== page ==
Understanding The HUD-1 Settlement Statement
As you prepare to close on your reverse mortgage, home equity line of credit (HELOC) or manufactured-home loan, you can expect a lot of paperwork. But before you start signing, be sure to review your HUD-1 Settlement Statement. This important document summarizes the entire agreement between you and the bank. You can use it to avoid errors that could cost you time or money.
Table of Contents
The Department of Housing and Urban Development (HUD) requires that all banks provide a HUD-1 Settlement Statement (also called a settlement statement) to people taking out HELOCs, reverse mortgages or certain manufactured-home loans.
This statement details every charge associated with the loan. It also explains who’s on the hook for the charge — buyer or seller. In addition to charges, the settlement statement spells out whether you’ll receive any credits for having paid things like taxes, insurance or deposits in advance.
In the past, most borrowers received a HUD-1 settlement statement before closing. However, since Oct. 3, 2015, borrowers of most mortgages now receive closing disclosures rather than settlement statements. The Consumer Financial Protection Bureau (CFPB) introduced these disclosures as a way to more clearly deliver information similar to what’s in settlement statements, as part of a Know Before You Owe initiative.
Despite the change, not every borrower will get a closing disclosure. As mentioned above, borrowers taking out a reverse mortgage, a HELOC or certain manufactured-home loans will get HUD-1 settlement statements instead.
According to the CFPB, settlement statements aren’t as easy to read as closing disclosures, and they don’t contain as much information. But that’s not the biggest problem with them: Lenders don’t have to give you a settlement statement until the day of closing. If you want to see the document before closing, you have to to ask. In contrast, lenders must give you a closing disclosure three days before closing.
Everyone taking out a HELOC, reverse mortgage or manufactured-home loan should ask their lender for the HUD-1 document at least a day before closing, to allow time to review the contents, fix errors and raise questions with the lender.
The HUD-1 may seem overwhelming at first glance. The tiny print and weird jargon make it easy to ignore. However, it’s worthwhile to learn the basics. At a high level, this document looks like this:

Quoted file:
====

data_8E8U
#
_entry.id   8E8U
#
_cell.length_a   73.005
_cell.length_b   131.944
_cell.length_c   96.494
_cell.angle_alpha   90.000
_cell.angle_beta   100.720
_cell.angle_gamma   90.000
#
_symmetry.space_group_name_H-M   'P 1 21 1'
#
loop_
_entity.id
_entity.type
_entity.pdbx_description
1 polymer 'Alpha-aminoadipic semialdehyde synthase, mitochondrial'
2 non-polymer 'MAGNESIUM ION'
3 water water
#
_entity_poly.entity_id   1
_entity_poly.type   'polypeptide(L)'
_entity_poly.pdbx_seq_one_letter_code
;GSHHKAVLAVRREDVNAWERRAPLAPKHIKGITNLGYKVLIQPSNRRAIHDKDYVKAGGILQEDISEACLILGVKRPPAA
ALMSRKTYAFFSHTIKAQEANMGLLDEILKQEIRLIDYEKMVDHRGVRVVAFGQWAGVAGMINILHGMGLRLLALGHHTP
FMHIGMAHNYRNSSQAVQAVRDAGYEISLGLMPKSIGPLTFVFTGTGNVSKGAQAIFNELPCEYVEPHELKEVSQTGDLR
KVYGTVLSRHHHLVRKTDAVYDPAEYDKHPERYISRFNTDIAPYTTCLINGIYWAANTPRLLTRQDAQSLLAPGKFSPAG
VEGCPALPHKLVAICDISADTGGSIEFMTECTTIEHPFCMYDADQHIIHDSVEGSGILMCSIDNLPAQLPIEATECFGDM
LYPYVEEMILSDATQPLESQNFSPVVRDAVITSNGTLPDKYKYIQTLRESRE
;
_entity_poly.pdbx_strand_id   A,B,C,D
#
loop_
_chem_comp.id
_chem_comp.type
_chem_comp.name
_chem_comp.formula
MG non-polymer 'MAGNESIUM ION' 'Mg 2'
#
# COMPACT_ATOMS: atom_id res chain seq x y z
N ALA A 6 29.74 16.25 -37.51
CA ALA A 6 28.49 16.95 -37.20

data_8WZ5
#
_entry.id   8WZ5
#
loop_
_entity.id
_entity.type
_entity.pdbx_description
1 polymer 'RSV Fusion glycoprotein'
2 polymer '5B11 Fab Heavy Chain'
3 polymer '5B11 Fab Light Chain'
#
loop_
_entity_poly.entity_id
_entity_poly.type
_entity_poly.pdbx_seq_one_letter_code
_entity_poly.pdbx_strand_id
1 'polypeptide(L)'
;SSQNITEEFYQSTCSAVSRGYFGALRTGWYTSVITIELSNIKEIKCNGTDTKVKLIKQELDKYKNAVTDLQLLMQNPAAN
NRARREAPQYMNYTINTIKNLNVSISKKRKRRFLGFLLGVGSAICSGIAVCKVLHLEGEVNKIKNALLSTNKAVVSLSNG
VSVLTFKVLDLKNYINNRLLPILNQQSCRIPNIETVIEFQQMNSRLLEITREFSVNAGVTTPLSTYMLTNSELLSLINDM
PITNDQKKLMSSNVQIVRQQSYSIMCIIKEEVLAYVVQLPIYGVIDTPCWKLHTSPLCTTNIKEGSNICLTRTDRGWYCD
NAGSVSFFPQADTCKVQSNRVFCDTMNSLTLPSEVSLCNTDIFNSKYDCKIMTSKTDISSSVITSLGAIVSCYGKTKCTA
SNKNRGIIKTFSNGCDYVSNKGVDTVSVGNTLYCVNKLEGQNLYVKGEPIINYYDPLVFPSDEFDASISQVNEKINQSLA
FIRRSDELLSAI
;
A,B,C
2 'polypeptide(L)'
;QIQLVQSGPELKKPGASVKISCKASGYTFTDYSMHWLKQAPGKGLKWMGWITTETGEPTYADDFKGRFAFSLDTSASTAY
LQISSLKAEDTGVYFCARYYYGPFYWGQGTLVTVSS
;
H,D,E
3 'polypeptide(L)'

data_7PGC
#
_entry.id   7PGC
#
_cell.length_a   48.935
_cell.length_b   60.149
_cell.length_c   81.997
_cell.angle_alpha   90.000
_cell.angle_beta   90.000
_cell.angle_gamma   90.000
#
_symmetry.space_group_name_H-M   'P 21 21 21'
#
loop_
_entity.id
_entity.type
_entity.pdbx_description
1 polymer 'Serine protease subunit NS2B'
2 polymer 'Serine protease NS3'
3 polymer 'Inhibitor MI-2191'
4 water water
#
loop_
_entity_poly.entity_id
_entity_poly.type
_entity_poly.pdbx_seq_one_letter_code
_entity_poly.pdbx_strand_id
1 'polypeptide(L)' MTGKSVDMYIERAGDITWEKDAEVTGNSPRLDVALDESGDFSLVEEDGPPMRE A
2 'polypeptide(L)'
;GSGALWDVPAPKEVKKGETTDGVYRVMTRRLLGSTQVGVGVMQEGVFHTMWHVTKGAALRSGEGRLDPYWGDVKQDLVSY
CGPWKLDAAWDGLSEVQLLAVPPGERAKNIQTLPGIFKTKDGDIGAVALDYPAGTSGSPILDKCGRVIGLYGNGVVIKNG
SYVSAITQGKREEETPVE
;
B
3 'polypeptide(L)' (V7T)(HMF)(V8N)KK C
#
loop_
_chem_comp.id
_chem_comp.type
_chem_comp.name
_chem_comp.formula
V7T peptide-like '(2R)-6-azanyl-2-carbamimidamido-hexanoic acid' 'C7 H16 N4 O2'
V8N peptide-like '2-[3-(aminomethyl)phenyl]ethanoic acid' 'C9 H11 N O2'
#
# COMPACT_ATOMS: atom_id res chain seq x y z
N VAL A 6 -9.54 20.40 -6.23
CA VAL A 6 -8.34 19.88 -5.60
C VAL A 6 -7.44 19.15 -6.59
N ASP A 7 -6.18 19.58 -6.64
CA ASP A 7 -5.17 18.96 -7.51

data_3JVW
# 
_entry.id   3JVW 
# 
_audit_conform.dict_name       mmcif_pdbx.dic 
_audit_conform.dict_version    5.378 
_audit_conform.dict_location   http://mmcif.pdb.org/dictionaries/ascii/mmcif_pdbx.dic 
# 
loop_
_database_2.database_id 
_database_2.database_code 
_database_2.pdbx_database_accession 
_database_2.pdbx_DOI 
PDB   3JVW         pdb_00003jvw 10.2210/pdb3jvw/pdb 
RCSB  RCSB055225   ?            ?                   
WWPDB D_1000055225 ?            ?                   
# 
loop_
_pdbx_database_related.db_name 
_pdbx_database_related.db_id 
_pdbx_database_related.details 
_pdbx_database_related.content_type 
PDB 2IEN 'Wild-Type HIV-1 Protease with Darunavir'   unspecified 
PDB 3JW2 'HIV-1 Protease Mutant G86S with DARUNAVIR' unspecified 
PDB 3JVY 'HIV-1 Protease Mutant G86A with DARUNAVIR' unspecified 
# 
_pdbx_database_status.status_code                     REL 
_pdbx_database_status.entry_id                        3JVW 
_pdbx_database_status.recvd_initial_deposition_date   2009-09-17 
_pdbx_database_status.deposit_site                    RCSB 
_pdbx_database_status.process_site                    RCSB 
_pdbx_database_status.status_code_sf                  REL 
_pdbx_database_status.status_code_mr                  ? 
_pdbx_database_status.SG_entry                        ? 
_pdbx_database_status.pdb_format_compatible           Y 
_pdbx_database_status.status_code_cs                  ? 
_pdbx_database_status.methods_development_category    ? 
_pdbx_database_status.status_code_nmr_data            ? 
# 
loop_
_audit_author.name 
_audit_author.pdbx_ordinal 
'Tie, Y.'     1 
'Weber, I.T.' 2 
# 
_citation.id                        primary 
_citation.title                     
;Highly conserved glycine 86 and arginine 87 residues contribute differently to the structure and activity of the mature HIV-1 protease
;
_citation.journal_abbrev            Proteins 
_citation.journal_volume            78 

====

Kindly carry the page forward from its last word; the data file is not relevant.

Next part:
- Page 1: Overview of all charges
- Page 2: Detailed breakdown of every single charge
- Page 3: Summary of changes between good faith estimate and settlement, and a loan summary.
We will explain the document backward (Page 3 to Page 1) because going through it in this counterintuitive fashion makes it easier to catch errors. The main thing you’ll want to do when you receive your HUD-1 settlement statement is compare it to your good faith estimate (GFE), according to the CFPB. This happens on Page 3.
Page 3: Understanding your loan
Your final closing costs
Page 3 compares your actual settlement charges and the charges listed in your GFE. The settlement statement lists charges in three sections. The first section shows charges that cannot change. The next section outlines charges that cannot change by more than 10 percent in total, and the final section outlines charges that may change.
In general, HELOC and reverse mortgage borrowers should not see many changes compared with the data in their GFE. You’ll want to ask your lender to explain any changes in this section.
Your loan terms
The bottom of Page 3 in the HUD-1 document explains the details of your loan. Talk with your lender about anything that doesn’t make sense, and continue asking questions until any issues are cleared up.
This section includes crucial information — for instance, how much, how long and at what interest rate. It also notes your initial monthly payment, whether or not it can rise and the specifics of how your interest rate could rise. You’ll also see boxes about prepayment penalty and balloon payment. These are all normal features of HELOC products and reverse mortgages, but you must take the time to understand them.
Page 2: Explaining specific costs
Page 2 spells out all the specific charges associated with your loan, and whether the buyer (you) or the seller will pay them. Manufactured-home buyers may see entries in the seller’s section, but reverse mortgage and HELOC borrowers will only see data in the borrower’s section — no seller.
Take time to review each section to catch common errors. In particular, you want to check that you’re not paying fees that the seller or the lender agreed to pay.
Section 700. Total sales/brokers fees: If you had a real estate agent involved in the transaction, this is the fee he or she charged. The fee is often based on the price you paid for the property.